Aquaculture for all

CleanSeas Tuna Expected to Turn a Profit Sooner Than Expected

Tuna Economics +3 more

AUSTRALIA - Port Lincoln fish farmer Cleanseas Tuna is ahead of schedule and expects to turn a maiden operating profit this financial year as production and sales of kingfish surge well ahead of schedule.

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The strong performance raises confidence that Cleanseas will thrive as a kingfish farmer, despite the lack of commercial success by its southern bluefin tuna breeding programme, reports AdelaideNow.

Cleanseas Tuna chief executive Craig Foster said the company is very pleased to report that kingfish stocks and fish survival are well ahead of budgets and previous performance levels.

It has placed the company on target to reach its annual 1500 tonne production and sales target this financial year, rather than next year, as production surges by 40 per cent.

The success has helped Cleanseas increase its employment by eight people to 48 people in the past five months and it expects to employ another two people in the next six months.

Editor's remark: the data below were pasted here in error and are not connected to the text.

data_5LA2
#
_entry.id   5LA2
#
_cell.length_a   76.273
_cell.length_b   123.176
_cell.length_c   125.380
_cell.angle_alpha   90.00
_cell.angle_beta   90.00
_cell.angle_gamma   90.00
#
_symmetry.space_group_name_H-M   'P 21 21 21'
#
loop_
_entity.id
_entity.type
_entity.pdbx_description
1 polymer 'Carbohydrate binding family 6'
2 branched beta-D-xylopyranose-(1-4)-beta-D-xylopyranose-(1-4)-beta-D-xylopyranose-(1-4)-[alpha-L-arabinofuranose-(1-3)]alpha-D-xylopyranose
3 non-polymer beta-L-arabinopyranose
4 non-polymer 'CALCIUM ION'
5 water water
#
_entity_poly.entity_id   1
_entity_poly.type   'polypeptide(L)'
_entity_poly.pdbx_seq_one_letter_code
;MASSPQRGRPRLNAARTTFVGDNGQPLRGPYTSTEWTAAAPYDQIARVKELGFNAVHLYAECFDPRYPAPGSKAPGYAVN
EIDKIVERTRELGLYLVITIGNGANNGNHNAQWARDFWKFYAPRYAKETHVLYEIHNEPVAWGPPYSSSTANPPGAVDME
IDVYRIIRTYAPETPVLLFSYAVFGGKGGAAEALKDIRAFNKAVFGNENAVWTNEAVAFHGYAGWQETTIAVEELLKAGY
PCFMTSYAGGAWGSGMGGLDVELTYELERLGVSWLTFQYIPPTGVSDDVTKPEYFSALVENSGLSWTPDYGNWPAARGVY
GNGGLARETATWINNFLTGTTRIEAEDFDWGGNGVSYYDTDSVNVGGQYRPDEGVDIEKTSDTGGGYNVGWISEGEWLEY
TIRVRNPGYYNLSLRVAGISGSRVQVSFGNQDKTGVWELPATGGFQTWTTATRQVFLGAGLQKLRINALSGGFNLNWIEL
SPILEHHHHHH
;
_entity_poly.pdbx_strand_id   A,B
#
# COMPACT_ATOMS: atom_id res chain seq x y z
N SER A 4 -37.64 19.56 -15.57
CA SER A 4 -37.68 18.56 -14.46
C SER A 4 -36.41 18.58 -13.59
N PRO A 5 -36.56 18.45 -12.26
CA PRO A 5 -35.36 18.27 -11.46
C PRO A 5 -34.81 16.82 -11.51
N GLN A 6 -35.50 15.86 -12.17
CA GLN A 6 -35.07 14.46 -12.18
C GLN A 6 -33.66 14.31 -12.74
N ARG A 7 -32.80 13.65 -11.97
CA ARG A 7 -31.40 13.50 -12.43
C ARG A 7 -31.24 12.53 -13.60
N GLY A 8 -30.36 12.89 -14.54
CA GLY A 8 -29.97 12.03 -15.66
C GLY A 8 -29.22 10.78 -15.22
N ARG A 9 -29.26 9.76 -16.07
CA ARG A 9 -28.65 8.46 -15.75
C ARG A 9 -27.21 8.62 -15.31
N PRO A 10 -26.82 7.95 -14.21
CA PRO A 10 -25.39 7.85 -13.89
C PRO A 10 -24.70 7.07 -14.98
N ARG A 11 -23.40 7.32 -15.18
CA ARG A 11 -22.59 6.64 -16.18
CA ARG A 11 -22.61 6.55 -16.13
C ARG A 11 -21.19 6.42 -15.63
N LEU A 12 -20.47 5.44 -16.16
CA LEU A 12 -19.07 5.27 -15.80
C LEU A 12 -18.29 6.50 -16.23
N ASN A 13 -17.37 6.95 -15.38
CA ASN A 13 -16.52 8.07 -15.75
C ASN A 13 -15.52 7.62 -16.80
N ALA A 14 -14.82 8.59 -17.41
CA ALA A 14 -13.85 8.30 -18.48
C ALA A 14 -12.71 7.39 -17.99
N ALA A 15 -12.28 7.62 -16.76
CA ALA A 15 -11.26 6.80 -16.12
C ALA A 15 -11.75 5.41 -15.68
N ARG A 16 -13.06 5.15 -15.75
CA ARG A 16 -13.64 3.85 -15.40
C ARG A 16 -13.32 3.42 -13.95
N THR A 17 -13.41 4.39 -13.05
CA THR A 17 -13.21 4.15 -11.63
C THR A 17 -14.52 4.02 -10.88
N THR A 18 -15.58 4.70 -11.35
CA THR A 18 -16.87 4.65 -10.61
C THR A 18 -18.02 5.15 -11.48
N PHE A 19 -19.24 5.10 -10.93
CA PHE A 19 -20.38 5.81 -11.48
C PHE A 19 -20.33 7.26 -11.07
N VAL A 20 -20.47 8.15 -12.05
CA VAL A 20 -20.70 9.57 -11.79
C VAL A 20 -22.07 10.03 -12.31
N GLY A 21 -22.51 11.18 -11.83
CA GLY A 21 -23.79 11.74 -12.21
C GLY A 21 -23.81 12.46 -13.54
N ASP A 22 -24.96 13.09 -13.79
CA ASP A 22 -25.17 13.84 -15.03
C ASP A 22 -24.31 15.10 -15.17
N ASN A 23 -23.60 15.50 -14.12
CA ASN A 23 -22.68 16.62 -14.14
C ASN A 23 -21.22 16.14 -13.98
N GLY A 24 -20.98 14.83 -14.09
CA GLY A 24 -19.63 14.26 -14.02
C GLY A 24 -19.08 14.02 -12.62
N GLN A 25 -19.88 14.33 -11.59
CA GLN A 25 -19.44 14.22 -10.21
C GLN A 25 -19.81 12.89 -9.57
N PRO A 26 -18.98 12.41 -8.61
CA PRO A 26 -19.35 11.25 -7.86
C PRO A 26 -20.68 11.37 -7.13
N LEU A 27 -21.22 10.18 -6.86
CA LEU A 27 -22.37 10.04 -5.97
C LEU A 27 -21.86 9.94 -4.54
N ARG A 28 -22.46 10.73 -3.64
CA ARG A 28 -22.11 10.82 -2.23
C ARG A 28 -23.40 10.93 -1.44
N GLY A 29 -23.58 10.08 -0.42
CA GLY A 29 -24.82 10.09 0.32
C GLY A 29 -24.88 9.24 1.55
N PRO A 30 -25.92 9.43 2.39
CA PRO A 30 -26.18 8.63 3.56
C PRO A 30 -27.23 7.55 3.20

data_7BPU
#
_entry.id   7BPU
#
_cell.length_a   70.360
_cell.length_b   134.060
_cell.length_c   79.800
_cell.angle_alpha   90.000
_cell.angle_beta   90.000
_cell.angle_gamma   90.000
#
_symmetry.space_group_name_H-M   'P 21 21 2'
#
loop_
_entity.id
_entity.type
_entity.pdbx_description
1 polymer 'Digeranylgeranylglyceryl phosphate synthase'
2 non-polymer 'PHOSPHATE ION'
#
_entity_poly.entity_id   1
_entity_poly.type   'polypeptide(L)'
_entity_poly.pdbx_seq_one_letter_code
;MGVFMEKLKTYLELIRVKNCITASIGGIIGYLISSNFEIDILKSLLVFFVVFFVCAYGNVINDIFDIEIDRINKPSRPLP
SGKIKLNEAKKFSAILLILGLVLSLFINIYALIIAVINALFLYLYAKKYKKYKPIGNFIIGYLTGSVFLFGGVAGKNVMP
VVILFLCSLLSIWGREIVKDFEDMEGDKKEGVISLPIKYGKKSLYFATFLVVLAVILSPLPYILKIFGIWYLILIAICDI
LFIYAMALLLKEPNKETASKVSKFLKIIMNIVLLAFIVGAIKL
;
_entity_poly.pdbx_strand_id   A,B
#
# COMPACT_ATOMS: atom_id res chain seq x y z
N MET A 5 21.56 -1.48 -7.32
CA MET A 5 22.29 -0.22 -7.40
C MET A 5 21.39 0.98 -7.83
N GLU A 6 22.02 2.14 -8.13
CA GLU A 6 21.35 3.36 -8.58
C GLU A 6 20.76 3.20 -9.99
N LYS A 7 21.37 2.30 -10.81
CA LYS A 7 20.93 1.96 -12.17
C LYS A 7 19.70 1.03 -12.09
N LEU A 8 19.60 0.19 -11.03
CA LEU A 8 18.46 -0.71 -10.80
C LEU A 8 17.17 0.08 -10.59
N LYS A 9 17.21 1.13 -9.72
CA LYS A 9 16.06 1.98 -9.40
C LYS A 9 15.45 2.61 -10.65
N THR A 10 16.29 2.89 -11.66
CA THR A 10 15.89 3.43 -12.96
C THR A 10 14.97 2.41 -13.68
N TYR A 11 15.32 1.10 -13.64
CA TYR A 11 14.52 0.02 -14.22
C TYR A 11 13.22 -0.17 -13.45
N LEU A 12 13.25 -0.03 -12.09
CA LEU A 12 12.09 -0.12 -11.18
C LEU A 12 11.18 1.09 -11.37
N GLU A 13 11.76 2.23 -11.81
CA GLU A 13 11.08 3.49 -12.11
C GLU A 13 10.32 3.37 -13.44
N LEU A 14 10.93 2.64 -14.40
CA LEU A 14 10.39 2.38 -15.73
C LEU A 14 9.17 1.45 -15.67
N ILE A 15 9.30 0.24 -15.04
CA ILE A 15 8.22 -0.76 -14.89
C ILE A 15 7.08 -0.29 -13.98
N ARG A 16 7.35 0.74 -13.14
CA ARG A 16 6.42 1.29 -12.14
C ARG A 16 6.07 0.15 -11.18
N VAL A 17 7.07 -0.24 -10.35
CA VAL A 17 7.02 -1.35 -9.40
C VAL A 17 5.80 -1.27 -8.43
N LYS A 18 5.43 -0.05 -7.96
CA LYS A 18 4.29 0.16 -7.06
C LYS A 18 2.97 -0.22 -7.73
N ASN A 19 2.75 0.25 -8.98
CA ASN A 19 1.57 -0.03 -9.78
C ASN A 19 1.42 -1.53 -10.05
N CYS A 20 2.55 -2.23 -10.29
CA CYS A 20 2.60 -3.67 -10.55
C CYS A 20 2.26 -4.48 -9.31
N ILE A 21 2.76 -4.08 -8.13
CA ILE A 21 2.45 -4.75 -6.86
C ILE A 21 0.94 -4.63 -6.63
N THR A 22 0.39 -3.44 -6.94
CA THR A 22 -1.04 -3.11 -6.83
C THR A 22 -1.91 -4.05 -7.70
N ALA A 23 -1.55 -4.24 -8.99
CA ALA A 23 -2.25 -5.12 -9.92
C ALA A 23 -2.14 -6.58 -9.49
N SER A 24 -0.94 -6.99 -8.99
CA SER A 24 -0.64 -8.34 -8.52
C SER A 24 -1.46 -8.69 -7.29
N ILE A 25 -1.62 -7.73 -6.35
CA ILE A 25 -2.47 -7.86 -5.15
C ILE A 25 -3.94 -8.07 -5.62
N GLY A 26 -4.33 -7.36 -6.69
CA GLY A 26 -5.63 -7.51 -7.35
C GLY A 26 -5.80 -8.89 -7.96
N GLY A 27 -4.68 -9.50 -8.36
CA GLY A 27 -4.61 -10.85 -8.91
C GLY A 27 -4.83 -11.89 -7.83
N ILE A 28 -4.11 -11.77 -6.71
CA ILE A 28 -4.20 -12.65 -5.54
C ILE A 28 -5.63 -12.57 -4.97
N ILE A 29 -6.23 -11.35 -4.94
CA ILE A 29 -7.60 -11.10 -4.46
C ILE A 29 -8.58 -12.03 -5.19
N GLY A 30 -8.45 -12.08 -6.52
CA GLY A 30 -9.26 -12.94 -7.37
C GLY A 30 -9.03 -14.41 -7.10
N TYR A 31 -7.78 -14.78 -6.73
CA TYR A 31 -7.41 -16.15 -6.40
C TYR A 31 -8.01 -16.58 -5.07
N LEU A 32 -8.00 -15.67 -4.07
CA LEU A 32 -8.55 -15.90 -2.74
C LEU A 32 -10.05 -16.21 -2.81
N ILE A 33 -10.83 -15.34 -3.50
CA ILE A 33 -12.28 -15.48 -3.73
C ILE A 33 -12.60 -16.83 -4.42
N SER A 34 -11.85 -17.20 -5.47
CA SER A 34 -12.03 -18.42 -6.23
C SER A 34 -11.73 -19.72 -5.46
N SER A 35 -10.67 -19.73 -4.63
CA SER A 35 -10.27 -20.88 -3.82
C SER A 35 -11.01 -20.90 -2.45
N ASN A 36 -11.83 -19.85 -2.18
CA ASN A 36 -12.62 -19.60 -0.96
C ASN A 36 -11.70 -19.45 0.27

Dr Foster said he expects a boost to kingfish sales during the Easter period when sales traditionally lift by 30 to 40 per cent because it’s a traditional fish eating time.

The company’s outlook has also been bolstered by the improved growth of its kingfish, leading to exceptional customer feedback including comments by chefs that the quality and tasting characteristics of the fish are the best they’ve ever been.

“They are a very versatile fish, great for sashimi, and I like them baked as fillets, but don’t overcook them,” Dr Foster said.

Another benefit of the improved growth rates is the kingfish are yielding an 8 per cent higher proportion of meat than in the past.

“This is a direct consequence of improved fish husbandry and feed and nutrient quality,” he said.

“The Cleanseas team continues to work diligently to deliver improved fish health and performance.”

The improved supply of its premium kingfish has led the company to start expanding its European sales network and returning to the Asian market, Dr Foster said.

“Despite the freight costs, price returns achieved in export markets equate to the domestic returns on kingfish.”

Dr Foster warned that the inherent operational risks involved aquaculture can impact on performance, but said the board remains confident of continuing progress.

“The company continues to prudently invest in upgrading our infrastructure to support the growth in biomass from the improved fish performance to meet our strategic production objectives,” he said.

“The company’s medium term target is to increase kingfish production to 3000 tonnes a year.”

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